Lease Listings

Another source used to determine market rent are lease listings. Similar to lease comparables (where a lease is actually signed) active lease listings are also useful because they provide an indication of what rent landlords are typically looking for in a particular submarket.  Most times, active listings set the upper limit of the rental range because contract rents are usually less than asking rents. Similar to lease comparables, lease listings can also be adjusted to the subject; however, depending on the market, an additional downward adjustment would need to be made for the active listing status.

Market Participant Interviews

Another method used in market rent studies is interviewing local market participants such as commercial real estate brokers, property managers, and property owners. Not only can these individuals provide information on recently leased space or space currently on the market, but they can also identify specific characteristics about properties that make it more or less desirable (such as superior access, low parking fees, etc.). This can be especially helpful if there have not been many lease transactions or active listings in the area. A knowledgeable broker or property manager who is active in a particular submarket will have a general indication or range of market rent. This combined with lease comparables and lease listings helps the appraiser provide a more accurate opinion of market rent.


There are several methods used by commercial appraisers to determine market rent, and ideally all of these methods would be used to arrive at the most accurate estimate. Whether you are a tenant looking to renew or your lease, or a landlord looking to establish an asking rate, it is best to utilize an appraisal firm that are experts in determining market rent for commercial property.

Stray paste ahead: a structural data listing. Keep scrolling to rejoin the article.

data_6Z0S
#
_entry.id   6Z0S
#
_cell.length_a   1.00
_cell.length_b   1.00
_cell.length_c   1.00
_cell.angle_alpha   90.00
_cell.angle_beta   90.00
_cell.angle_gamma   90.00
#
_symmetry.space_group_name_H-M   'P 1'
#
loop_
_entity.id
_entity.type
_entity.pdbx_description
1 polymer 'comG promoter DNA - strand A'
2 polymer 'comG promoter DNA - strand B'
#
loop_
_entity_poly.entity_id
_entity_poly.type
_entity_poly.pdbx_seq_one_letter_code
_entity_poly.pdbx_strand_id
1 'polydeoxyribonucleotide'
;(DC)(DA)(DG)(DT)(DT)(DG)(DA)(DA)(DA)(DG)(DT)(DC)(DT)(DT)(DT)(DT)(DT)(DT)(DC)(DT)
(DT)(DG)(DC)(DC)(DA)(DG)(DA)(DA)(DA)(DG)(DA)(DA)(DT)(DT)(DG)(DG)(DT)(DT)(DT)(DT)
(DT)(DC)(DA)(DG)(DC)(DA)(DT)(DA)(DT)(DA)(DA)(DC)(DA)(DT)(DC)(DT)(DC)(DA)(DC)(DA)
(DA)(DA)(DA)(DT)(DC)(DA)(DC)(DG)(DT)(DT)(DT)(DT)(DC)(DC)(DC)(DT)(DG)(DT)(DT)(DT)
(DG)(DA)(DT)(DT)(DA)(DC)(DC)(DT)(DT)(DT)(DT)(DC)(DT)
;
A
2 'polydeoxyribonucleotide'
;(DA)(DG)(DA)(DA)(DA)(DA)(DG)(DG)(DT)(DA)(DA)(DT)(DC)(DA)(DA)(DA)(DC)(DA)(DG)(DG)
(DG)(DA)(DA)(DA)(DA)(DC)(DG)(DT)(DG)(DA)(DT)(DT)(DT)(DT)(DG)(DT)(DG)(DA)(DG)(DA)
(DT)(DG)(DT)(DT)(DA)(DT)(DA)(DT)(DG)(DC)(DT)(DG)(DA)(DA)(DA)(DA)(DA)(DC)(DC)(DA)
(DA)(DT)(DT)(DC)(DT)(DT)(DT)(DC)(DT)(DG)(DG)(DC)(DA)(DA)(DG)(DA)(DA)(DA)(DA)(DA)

If you have any questions about market rent studies or are in need of commercial valuation services, please contact us today.

Yield Capitalization – How to Appraise Commercial Real Estate

Yield-Capitalization-Real-Estate-AppraisalWhen appraising commercial real estate based on a property’s income potential, an appraiser uses capitalization to convert income into value. In fact, the definition of capitalization is simply the conversion of income into value.

We have previously discussed direct capitalization, which is the process of converting a single year’s expected income into value in one step, either by dividing net operating income by a capitalization rate (cap rate), or multiplying income by an appropriate factor. Direct capitalization is most commonly used for small commercial properties or properties which have stabilized, predictable income (such as apartment complexes).

Yield Capitalization – What is it?

The other capitalization method used to appraise commercial real estate is yield capitalization, which is defined as the process of converting future benefits into present value. In other words, future cash flows that a property generates are converted into a present value conclusion using an appropriate yield rate. The most commonly used method of using yield capitalization is discounted cash flow analysis, where each future year of income is discounted to present value using a discount rate. While capitalization rates are typically derived from market data (sales that reported a cap rate), discount rates are typically supported by published yield rate data or by interviews with market participants such as investors.